Q. Joie, if you could, getting all those winning cars must have been a logistical problem. Who had to go searching for all those cars?
JOIE CHITWOOD: Actually, when you think about the 50 years of the Rolex 24, I think the cars themselves tell the greatest story. It was a team effort as we sat down and came up with our plan. It became a challenge for the team of how many cars we could find, a version of 'Where is Waldo'. We have three unaccounted for cars that you'll see a press release for soon, asking for information, and even a tip line if we can find them.
We thought over 50 years, the stories of the cars, the drivers, the owners, there's no better way to celebrate this anniversary than to tell that story. We worked with a lot of folks. Our biggest challenge is getting cars over from Europe, working on bonds, transportation. We're shipping a couple overseas here soon. I expect that people will be very impressed with the turnout. We're going to have a charity event on Thursday night before the Rolex 24. We'll parade those cars from the Ocean Center here in Daytona Beach to the racetrack where the cars will be on display for the public to enjoy.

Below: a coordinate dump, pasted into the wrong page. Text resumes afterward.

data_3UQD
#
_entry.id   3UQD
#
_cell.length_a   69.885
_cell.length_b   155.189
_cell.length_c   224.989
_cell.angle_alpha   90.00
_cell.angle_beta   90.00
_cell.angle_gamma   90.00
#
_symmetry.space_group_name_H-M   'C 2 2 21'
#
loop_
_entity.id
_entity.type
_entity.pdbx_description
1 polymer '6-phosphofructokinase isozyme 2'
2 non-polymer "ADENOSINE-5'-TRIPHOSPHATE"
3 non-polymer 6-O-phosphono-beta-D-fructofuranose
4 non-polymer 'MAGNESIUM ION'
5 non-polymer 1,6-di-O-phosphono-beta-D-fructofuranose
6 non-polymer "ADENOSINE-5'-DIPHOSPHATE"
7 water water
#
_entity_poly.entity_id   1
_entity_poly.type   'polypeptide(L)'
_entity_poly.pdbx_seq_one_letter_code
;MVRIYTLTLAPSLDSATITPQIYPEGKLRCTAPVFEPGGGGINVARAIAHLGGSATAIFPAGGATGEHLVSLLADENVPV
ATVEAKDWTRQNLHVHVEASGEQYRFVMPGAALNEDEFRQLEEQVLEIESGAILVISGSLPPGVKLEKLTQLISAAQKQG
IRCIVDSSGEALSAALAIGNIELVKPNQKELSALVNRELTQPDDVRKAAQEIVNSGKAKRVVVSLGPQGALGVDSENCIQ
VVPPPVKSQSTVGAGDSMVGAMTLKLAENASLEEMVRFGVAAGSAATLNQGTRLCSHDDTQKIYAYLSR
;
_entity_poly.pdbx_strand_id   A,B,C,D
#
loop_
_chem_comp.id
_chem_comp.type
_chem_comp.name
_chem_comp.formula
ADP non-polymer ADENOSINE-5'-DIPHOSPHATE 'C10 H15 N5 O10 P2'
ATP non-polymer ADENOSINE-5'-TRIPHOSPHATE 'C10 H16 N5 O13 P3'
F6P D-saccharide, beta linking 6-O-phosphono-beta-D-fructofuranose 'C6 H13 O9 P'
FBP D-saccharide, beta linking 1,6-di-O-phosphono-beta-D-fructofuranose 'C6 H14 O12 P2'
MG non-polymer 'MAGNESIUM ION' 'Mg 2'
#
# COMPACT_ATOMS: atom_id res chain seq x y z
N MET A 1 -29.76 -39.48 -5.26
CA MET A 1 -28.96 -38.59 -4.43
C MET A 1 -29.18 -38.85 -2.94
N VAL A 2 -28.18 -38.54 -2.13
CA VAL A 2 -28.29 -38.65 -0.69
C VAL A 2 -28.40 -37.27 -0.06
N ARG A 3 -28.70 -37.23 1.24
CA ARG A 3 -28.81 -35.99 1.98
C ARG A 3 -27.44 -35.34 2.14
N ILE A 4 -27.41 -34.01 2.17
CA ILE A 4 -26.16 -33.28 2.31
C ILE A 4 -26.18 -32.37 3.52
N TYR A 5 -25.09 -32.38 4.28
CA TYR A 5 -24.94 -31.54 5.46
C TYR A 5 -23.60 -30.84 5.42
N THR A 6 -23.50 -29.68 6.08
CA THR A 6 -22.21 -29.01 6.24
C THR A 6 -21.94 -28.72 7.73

It was definitely easier said than done. I think our team rose to the challenge and our fans will enjoy the collection of cars. It will be once in a lifetime.
Q. Has this car been on the track yet? If it has, where? If it has not, when? Who will be doing it?
JIM CAMPBELL: This car will be going on the racetrack tomorrow. About two hours from now, it will be off this stage, getting ready for a test tomorrow. We've had the engine on the dyno. Tomorrow will be the first test on the track.
JIM LUTZ: This is the Troy Flis Spirit of Daytona car. They will be testing it tomorrow and Thursday.
JIM CAMPBELL: All the teams you saw here today, the owners, the drivers, they are eager to get going on the testing of this car. A lot of hard work has happened to this point. The real hard work starts now to get ready for this race.
Q. All the Daytona Prototype teams will be running the Chevrolet?
JIM CAMPBELL: That's right. All the teams we introduced today will be running the Daytona Prototype.
Q. Jim, can you talk about the timeline on this car. I think I heard eight months from start to finish.